Flathead, Lake, Mineral, Silver Bow among counties monitoring alcohol offenders 24/7
MISSOULA, MT – As part of a growing, state-wide effort to increase the accountability of drunk drivers and other alcohol-triggered offenders, courts in western Montana have begun using a high-tech, alcohol-sensing anklet, which actually samples your perspiration in order to ensure compliance with court-ordered sobriety.
Known as SCRAM (for Secure Continuous Remote Alcohol Monitor), the anklets test offenders for alcohol every 30 minutes, around-the-clock, in order to measure for alcohol consumption. Available in the western part of the state since October of 2008, Kalispell’s Municipal Treatment Court, including the county’s relatively new DUI Court program, began to integrate SCRAM into their offender management program earlier this year. Mineral, Lake and Silver Bow counties are also using the technology on both felony and misdemeanor DUI offenders, as well as domestic violence offenders. Billings courts first began using the technology in 2005. To-date, approximately 600 offenders have been monitored with SCRAM statewide.
Alcohol and Crime: Montana Statistics
According to the Century Council, nearly 6,000 Montana drivers are convicted each year for Driving Under the Influence. Hardcore drunk drivers—defined as those with multiple offenses or driving with a high-level blood alcohol content (BAC)—are a significant issue in Montana. The average BAC for convicted DUI offenders is 0.17—more than twice the legal limit. And more than one-quarter—26 percent—are repeat offenders.
While drunk driving is the single largest substance abuse crime in the country, the alcohol and crime issue goes far beyond DUI. The U.S. Department of Justice Bureau of Justice Statistics reports that alcohol offenders represent nearly 40 percent of all convicted offenders, whether they’re in jail, prison or are sentenced to community corrections. An astounding 75 percent of convicted domestic violence offenders were drunk at the time of their offense. According to Stephanie Gregg, program manager for Missoula-based Compliance Monitoring Systems, which manages the SCRAM program in western Montana, courts are finding the technology to be an essential tool as the criminal justice system shifts from simply warehousing and managing offenders to rehabilitating those who struggle with alcohol and drug addiction. “Recidivism rates are astounding for alcohol offenders because the behavior is driven by the addiction,” says Gregg. “The alcohol is the core issue, and the only way to help manage and improve that issue is to use tools that effectively manage the alcohol,” she says.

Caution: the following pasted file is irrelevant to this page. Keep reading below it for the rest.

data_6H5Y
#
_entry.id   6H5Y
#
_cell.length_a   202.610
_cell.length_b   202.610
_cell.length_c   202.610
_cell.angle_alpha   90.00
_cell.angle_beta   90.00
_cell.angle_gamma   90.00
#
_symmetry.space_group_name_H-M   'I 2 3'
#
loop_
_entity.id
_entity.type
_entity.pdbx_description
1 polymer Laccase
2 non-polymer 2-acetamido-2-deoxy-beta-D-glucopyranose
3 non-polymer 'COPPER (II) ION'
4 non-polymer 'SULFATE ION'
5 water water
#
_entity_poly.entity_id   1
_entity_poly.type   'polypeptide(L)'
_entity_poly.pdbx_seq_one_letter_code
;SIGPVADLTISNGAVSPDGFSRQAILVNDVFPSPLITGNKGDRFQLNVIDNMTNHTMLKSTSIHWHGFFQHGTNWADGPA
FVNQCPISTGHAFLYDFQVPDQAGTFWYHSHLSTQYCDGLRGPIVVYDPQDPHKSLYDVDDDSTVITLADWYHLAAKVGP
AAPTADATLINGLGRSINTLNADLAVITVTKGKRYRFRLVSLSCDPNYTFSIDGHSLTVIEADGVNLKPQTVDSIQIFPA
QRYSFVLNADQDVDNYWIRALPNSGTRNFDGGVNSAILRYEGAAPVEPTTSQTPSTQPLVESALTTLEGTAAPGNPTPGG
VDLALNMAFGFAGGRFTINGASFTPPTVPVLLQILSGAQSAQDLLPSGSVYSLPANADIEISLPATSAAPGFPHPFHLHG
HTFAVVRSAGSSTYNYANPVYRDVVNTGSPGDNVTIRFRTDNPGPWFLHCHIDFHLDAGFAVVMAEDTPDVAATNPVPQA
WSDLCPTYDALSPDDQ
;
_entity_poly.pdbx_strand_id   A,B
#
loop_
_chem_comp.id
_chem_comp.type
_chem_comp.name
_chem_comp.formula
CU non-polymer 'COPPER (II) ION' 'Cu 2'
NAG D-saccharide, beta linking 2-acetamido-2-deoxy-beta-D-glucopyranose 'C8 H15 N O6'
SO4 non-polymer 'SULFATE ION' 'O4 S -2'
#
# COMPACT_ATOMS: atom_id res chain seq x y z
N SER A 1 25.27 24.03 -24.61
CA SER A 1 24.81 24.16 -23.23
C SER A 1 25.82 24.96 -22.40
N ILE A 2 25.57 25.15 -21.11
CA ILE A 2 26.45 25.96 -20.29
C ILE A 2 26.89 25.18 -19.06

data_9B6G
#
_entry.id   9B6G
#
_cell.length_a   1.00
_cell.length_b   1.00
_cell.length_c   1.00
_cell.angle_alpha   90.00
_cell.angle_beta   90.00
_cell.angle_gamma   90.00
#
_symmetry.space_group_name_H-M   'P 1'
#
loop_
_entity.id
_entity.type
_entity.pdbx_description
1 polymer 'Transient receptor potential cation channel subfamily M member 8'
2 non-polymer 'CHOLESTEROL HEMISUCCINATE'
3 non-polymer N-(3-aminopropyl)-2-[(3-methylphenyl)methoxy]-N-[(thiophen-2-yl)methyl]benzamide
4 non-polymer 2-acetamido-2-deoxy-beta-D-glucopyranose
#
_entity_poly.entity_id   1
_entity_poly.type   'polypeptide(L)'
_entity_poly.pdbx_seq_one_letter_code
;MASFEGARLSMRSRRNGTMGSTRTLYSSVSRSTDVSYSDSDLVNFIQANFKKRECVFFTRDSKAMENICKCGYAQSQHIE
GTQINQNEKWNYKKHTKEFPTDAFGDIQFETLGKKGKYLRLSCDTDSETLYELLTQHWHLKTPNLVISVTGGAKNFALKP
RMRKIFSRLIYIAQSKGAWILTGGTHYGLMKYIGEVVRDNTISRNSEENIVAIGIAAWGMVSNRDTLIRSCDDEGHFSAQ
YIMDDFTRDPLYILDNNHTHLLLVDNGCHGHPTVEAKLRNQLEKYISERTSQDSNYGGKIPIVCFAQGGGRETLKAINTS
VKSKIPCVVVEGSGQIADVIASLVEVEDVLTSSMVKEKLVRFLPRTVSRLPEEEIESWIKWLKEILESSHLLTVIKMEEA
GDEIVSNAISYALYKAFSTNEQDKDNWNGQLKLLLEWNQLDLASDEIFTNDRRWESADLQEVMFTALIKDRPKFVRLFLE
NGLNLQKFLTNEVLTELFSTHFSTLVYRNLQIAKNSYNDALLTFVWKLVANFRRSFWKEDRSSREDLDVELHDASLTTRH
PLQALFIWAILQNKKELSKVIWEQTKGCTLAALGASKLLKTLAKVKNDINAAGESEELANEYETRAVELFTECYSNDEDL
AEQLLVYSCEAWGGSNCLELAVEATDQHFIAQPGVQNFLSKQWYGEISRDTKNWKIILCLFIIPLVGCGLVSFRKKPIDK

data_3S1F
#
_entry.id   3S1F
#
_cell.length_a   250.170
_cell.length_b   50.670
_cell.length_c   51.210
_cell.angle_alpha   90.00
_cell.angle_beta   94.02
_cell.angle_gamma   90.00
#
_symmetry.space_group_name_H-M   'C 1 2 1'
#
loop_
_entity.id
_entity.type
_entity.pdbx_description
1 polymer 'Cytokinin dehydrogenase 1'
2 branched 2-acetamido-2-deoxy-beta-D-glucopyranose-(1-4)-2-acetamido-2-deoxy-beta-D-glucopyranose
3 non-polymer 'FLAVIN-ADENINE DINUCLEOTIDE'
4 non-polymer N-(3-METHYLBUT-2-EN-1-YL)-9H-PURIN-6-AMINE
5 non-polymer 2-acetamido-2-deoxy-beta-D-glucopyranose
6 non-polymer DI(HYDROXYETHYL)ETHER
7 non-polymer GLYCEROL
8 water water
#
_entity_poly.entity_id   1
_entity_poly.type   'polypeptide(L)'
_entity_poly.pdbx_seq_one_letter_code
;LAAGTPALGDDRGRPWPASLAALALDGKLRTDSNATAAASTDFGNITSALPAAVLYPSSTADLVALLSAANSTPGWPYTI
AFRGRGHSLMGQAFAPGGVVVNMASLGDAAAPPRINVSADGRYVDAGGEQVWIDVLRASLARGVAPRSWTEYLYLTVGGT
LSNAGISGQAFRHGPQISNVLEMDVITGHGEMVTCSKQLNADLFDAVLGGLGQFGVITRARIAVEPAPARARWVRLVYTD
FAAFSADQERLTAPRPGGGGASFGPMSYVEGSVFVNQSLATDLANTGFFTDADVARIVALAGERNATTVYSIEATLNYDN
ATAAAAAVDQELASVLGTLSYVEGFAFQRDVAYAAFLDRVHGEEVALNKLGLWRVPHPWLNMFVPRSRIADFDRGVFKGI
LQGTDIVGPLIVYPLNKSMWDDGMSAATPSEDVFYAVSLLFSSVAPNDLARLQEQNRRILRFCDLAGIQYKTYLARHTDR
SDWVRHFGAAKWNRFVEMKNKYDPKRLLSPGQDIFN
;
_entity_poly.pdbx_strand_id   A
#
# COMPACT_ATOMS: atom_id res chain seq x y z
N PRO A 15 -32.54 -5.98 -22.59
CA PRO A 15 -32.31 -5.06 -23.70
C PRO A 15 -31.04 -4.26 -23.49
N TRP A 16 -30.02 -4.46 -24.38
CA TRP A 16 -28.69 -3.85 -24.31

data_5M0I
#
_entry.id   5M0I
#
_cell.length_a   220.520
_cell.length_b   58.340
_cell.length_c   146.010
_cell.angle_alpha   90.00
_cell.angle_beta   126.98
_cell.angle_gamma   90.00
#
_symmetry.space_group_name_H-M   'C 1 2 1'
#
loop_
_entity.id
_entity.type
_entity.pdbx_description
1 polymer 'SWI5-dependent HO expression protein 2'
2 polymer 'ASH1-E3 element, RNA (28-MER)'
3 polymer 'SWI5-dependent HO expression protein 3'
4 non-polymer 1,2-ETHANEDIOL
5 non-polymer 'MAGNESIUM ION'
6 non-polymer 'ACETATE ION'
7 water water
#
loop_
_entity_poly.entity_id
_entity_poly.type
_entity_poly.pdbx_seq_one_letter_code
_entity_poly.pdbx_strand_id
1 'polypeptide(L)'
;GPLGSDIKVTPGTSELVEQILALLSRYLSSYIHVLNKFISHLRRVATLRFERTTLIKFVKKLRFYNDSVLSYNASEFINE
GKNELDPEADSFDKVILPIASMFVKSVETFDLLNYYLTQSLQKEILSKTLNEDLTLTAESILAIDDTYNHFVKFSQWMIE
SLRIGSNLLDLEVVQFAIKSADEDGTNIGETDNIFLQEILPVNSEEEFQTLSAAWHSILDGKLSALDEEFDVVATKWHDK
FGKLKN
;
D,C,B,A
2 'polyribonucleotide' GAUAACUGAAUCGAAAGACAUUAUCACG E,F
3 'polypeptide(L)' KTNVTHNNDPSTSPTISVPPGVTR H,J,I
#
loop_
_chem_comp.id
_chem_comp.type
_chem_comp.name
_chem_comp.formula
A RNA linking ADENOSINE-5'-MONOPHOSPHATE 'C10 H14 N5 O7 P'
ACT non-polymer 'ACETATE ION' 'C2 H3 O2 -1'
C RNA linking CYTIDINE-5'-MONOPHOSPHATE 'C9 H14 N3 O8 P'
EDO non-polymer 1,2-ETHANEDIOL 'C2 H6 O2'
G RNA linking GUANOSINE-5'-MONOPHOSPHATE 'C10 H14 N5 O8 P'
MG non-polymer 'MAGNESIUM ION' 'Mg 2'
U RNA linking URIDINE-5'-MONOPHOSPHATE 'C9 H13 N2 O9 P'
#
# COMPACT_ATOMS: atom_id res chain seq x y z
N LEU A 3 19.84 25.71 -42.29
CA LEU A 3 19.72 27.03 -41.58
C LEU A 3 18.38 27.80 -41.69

According to Denver-based Alcohol Monitoring Systems (AMS), which manufactures and markets the SCRAM System, alcohol-fueled offenders are a huge portion of the country’s offender population. “Courts are working to manage both the community safety and the economic impact of these offenders,” says Lou Sugo, vice president of marketing for AMS. “In this economy and this marketplace, it has become economically essential for counties to turn to technology in order to manage the costs of incarceration while also effectively managing, monitoring and rehabilitating these offenders.”
AMS reports that more than 93,000 offenders in 46 states have been monitored with SCRAM since it first became available to the criminal justice system in April of 2003.
About Compliance Monitoring Systems, LLC
Established in 2008, Compliance Monitoring Systems is the exclusive provider of SCRAM in western Montana, including Missoula, Flathead, Lake, Ravalli, Lewis and Clark, Cascade, Jefferson, Granite, Deer Lodge, Silver Bow, Madison and Beaverhead counties. Compliance Monitoring Systems employs three full-time employees and is headquartered in Missoula.
About Alcohol Monitoring Systems, Inc.
Established in 1997, Alcohol Monitoring Systems, Inc. manufactures SCRAM®, the world’s only Continuous Alcohol Monitoring system, which uses transdermal analysis to monitor offenders 24/7 for alcohol consumption.SCRAM fully automates the alcohol testing and reporting process, providing courts and community corrections agencies with the ability to continuously monitor alcohol offenders, increase offender accountability and assess compliance with sentencing requirements and treatment guidelines. Alcohol Monitoring Systems employs 104 people across the U.S. and is a privately-held company headquartered in Littleton, Colorado.